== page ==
Primary Investigators:

Grant_Schofield

Professor Grant Schofield
Director, Human Potential Centre
BSc (Hons), PhD
grant.schofield@aut.ac.nz

Prof Schofield is Director of the Human Potential Centre at Auckland University of Technology. His research interest and expertise covers the range of settings in which physical activity can be promoted including primary care, workplaces, and schools.  The physical and social environment as modifiable determinants of physical activity underpins this work, especially the ability to affect local and national policy. These interests combined with knowledge and expertise in physical activity measurement makes the investigation of the social and environmental determinants of physical activity in adults and children through objective measurement through the URBAN study an important area of his research. Grant is the PI for the New Zealand-based URBAN study that links to the IPEN project worldwide.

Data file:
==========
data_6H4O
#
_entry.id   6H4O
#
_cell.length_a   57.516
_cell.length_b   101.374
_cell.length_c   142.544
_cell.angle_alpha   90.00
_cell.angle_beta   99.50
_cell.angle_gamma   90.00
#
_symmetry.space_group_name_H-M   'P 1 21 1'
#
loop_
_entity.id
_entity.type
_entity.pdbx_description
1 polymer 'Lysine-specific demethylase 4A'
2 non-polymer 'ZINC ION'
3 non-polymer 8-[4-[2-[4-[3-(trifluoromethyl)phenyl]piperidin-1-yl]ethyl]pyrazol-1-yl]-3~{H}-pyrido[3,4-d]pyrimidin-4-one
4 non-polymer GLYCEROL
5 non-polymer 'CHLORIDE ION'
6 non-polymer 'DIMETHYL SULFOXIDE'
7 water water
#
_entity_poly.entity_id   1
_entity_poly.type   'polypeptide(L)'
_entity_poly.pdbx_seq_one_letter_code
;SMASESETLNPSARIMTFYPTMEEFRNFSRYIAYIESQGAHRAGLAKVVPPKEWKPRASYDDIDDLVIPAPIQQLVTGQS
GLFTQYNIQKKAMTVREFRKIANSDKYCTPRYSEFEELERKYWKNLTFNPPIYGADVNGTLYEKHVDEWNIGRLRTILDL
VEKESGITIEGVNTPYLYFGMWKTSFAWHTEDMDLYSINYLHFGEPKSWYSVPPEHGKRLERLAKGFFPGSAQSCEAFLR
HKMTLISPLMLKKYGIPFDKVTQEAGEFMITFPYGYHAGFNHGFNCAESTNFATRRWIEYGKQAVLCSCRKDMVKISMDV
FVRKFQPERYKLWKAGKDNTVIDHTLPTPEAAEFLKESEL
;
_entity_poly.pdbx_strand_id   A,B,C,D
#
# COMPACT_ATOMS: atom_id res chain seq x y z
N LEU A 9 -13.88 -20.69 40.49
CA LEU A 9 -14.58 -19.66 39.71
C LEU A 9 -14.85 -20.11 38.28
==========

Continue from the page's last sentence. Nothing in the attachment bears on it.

Karen_Witten

Professor Karen Witten
MSc (Hons), PhD
K.witten@massey.ac.nz

Karen Witten is Associate Director at the Centre for Social and Health Outcomes Research and Evaluation, Massey University, New Zealand. Karen’s research interests centre on interactions between the physical characteristics of neighbourhoods and cities and the social relationships, transport choices and well being of the people living in them. Recent work has included studies on: spatial inequities in access to services and amenities and the impact of differential access on health outcomes; the relationship between neighbourhood walkability, transport opportunities and choices; and impacts of school closure of the social relations of place.  Karen is co-principle investigator of the URBAN study, with primary interest in the measurement of the transport-related aspects of neighbourhood built environments.